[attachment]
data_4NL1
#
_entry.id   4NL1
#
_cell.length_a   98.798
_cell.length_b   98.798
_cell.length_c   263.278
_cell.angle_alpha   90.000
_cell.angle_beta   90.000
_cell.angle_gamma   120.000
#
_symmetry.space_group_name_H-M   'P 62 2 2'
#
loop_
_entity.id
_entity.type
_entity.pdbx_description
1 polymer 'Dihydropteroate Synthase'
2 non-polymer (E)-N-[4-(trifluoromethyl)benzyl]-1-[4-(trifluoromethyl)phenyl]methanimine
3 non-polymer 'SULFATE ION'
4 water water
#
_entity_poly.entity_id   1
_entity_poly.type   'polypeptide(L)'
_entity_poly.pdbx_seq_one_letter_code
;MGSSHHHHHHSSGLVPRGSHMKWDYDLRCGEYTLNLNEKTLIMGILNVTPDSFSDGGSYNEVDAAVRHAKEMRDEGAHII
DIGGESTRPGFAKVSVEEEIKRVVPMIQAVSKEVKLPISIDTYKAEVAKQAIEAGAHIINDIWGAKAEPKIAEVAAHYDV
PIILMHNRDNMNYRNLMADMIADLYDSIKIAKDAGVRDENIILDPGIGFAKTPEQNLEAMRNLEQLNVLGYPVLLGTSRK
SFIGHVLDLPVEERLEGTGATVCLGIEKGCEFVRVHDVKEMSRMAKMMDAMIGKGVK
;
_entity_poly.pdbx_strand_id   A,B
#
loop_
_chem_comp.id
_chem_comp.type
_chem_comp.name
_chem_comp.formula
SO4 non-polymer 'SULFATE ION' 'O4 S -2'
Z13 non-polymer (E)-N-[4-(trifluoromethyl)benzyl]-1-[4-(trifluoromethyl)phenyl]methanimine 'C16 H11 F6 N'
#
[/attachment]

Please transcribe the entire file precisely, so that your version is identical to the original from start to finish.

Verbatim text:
data_4NL1
#
_entry.id   4NL1
#
_cell.length_a   98.798
_cell.length_b   98.798
_cell.length_c   263.278
_cell.angle_alpha   90.000
_cell.angle_beta   90.000
_cell.angle_gamma   120.000
#
_symmetry.space_group_name_H-M   'P 62 2 2'
#
loop_
_entity.id
_entity.type
_entity.pdbx_description
1 polymer 'Dihydropteroate Synthase'
2 non-polymer (E)-N-[4-(trifluoromethyl)benzyl]-1-[4-(trifluoromethyl)phenyl]methanimine
3 non-polymer 'SULFATE ION'
4 water water
#
_entity_poly.entity_id   1
_entity_poly.type   'polypeptide(L)'
_entity_poly.pdbx_seq_one_letter_code
;MGSSHHHHHHSSGLVPRGSHMKWDYDLRCGEYTLNLNEKTLIMGILNVTPDSFSDGGSYNEVDAAVRHAKEMRDEGAHII
DIGGESTRPGFAKVSVEEEIKRVVPMIQAVSKEVKLPISIDTYKAEVAKQAIEAGAHIINDIWGAKAEPKIAEVAAHYDV
PIILMHNRDNMNYRNLMADMIADLYDSIKIAKDAGVRDENIILDPGIGFAKTPEQNLEAMRNLEQLNVLGYPVLLGTSRK
SFIGHVLDLPVEERLEGTGATVCLGIEKGCEFVRVHDVKEMSRMAKMMDAMIGKGVK
;
_entity_poly.pdbx_strand_id   A,B
#
loop_
_chem_comp.id
_chem_comp.type
_chem_comp.name
_chem_comp.formula
SO4 non-polymer 'SULFATE ION' 'O4 S -2'
Z13 non-polymer (E)-N-[4-(trifluoromethyl)benzyl]-1-[4-(trifluoromethyl)phenyl]methanimine 'C16 H11 F6 N'
#